Liberty Lake plunge raises cold cash for Special Olympics

Members of the Eastern Washington University football team, including Aaron Neary (72), Clay DeBord (78) and Vernon Adams (3), emerge from Liberty Lake during Saturday’s Polar Plunge. (Mark Gregory)

Some came to the Special Olympics Polar Plunge dressed in costumes. Others came in shorts or bathing suits. Others came just to watch and cheer, but they all came to help raise money for the sports charity at Liberty Lake Regional Park.

With a hole cut in the lake ice and a team of divers from the Spokane County Sheriff’s Office on hand for emergencies, the first group plunged in at noon Saturday.

Team Copsicles, a group of law enforcement staff including Liberty Lake police Chief Brian Asmus and Spokane County Sheriff Ozzie Knezovich, got the honor of going first because they raised the most money, $9,000.

Dane Yalian wore a full-body mouse costume, complete with ears. His employer, Vivint, agreed to make a donation for each employee who participated. “They said they’d donate extra money if I dressed up,” he said.

Tim Lett of Team Frosted Flakes from Felts Field wore a multicolored tutu over his shorts and a bright green wig. “I’m just trying to be the most outrageous-looking guy here and I failed,” he said. “I’m just here because everyone says I shouldn’t do it.”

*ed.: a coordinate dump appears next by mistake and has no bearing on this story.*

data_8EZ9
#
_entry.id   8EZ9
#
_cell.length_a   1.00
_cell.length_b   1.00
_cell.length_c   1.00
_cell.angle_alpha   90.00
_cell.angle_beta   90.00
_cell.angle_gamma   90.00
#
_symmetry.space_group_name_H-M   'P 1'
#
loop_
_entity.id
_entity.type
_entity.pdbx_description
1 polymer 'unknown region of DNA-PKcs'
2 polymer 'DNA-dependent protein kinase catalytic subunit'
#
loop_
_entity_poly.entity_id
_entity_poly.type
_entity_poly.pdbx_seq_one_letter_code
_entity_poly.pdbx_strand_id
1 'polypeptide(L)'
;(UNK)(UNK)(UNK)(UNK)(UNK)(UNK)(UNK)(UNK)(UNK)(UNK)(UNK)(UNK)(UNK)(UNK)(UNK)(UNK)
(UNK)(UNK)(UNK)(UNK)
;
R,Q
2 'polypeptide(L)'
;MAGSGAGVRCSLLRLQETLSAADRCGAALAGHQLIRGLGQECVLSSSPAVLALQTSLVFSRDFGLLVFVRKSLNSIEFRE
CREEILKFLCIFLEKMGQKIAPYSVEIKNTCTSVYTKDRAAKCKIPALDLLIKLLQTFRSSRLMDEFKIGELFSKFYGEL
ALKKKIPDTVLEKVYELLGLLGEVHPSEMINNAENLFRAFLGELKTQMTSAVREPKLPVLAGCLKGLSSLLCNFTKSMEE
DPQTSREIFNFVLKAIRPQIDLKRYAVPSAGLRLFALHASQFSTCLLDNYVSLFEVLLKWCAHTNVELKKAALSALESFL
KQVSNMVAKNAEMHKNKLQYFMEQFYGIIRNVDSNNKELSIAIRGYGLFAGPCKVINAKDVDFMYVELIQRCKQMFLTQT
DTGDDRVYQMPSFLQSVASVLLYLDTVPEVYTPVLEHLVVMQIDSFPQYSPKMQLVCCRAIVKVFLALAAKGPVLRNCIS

Event organizers had tallied $46,000 by Friday and were hoping to break the $55,000 mark by the end of the day Saturday, said Special Olympics development director Jennifer Suniga. All money raised in the area benefits local athletes with disabilities, who pay nothing to compete, Suniga said. “We rely solely on private contributions,” she said.

Two dozen members of the Eastern Washington University football team rumbled into the water wearing their jerseys. “It was a blast,” long snapper Cory Alcantar said. “It was pretty freezing. I’m from California.”

His team raised more than $3,000, Alcantar said. “We’ve been doing this for the last couple of years,” he said. “We’re all about giving back to the community that supports us.”

EWU coach Beau Baldwin lauded his players for taking the initiative to create a team for the event. “We were out recruiting and they were busy getting this done and raising the dollars,” he said.

Baldwin had intended just to cheer his players on from the sidelines, but he found himself lining up to take the plunge as well. “I kind of had to borrow some clothes and towel,” he said. “I figured there was no way I couldn’t participate.”

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